In December 2006, Sirius CEO Mel Karmazin told R&R that Sirius and XM were co-funding a research lab in Florida that had spent several years developing a radio receiver that would bring in signals from both companies. At the time, the receiver had not been presented to the FCC for approval.
But not every group was unhappy with Martin's endorsement of the deal. Public Knowledge president and co-founder Gigi B. Sohn thought the conditions fairly reflected her group's recommendations to Congress and to the FCC.
“From what we have been able to read and to learn this morning, many of the conditions the FCC is considering placing on a potential merger of XM Satellite Radio and Sirius Satellite Radio are conditions that we have proposed and supported for more than a year, both in Congressional testimony, as well as in meetings with the Commission."
“We support what we have heard today about the Commission’s proposals, although we would like to know more about how the set-aside for noncommercial channels would be implemented,” Sohn added.
Martin recommended that spectrum space for 24 channels be cut away from the new entity -- no new name for the company has been announced -- that would be used for minority and public service programming which must be non-commercial. It is unclear how the criteria for license holders will be defined. Georgetown Partners, a black-owned private equity partnership in Bethesda, Md., has expressed a desire for a license for spectrum coming out of the deal, but it wanted at least 40 channels and to offer commercial-supported programming.
Cliff Burnstein's Primoshpere, one of the original four companies that applied to the FCC for a satellite broadcast license 16 years ago and who says he still has $140,000 on deposit with the commission, has also had a handful of meetings with FCC commissioners and staff to discuss the newly outlined spectrum. On May 9, Burnstein told R&R that Primosphere's company would be advertising-based and would offer about 30 channels of mostly music programming. Burnstein said Primosphere’s “will come at this from a music and programming perspective.” Burnstein said his idea is not to compete with terrestrial radio but “to serve the underserved.”But even with conditions, not all of the FCC commissioners are going to be reluctant to embrace the deal. Commissioner Michael Copps said in a statement, "As I’ve said from the beginning, this merger is a steep climb for me. That hasn’t changed. Contrary to at least one press report, I have not pushed for any conditions that would support a finding that the transaction is in the public interest. I look forward to reviewing the chairman’s proposal and will consider it with an open mind.”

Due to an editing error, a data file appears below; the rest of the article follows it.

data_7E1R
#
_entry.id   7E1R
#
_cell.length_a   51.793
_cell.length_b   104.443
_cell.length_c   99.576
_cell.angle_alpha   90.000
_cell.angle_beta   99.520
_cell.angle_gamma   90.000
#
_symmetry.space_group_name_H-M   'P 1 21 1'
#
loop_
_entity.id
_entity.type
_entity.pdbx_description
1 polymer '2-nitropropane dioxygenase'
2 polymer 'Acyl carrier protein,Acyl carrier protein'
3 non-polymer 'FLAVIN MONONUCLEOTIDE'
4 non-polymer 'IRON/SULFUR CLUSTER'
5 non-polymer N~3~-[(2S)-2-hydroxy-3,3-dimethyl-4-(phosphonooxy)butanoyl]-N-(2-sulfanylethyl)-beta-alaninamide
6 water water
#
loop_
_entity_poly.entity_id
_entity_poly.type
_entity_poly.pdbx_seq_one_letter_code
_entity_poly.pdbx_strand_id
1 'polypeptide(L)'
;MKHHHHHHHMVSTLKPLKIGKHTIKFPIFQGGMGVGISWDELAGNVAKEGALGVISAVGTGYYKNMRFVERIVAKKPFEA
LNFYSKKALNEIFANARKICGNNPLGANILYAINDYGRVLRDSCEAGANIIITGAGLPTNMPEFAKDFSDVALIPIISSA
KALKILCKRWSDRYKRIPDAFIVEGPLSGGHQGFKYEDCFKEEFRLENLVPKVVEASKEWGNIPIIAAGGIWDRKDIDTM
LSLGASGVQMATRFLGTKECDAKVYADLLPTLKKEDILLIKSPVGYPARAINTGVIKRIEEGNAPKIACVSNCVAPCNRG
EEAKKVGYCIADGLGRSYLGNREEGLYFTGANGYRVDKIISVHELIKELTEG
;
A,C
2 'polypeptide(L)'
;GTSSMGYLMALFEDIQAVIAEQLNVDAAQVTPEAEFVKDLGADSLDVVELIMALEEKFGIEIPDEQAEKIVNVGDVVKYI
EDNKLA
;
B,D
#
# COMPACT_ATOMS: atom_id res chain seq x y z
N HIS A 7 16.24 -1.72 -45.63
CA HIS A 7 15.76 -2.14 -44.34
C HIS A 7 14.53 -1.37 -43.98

Monday, June 16, 2008
We have received a lot of rain and storms this spring and summer. Today is no different. I just went downstairs at the station and shot this video above. The basement is flooding and that's not a good thing to happen with expensive radio equipment around. Check it out for yourself.
I had a very eventful weekend. I was the emcee at Heart Walk at Cessna Stadium at Wichita State University on Saturday, June 14th. Here's a funny video that I shot for the station website with folks getting warmed up for the walk. The WSU mascot WUShock joined in on the festivities.
Sunday, June 15, 2008
Friday, June 13, 2008
Mr. Russert was a towering figure in American journalism and moderated several debates during the recent presidential primary season.
Tom Brokaw, the former anchor of NBC Nightly News, came on the air at 3:39 p.m. that Mr. Russert had collapsed and died early this afternoon while at work. He had just returned from Italy with his family.
Mr. Russert hailed from Buffalo and worked for two prominent New York Democrats, Senator Daniel Patrick Moynihan and Gov. Mario Cuomo, before being hired in 1984 by NBC in its Washington bureau. He became bureau chief four years.
Thursday, June 12, 2008
Topekan Rick Moon created the winning design. The new plate, which received more than 83,000 votes in the public voting contest, is scheduled for production in 2010. Over 200,000 votes were cast for the five design finalists.
The one that I picked finished forth, I believe. Well, maybe next time. I like it, but it looks more like a postcard.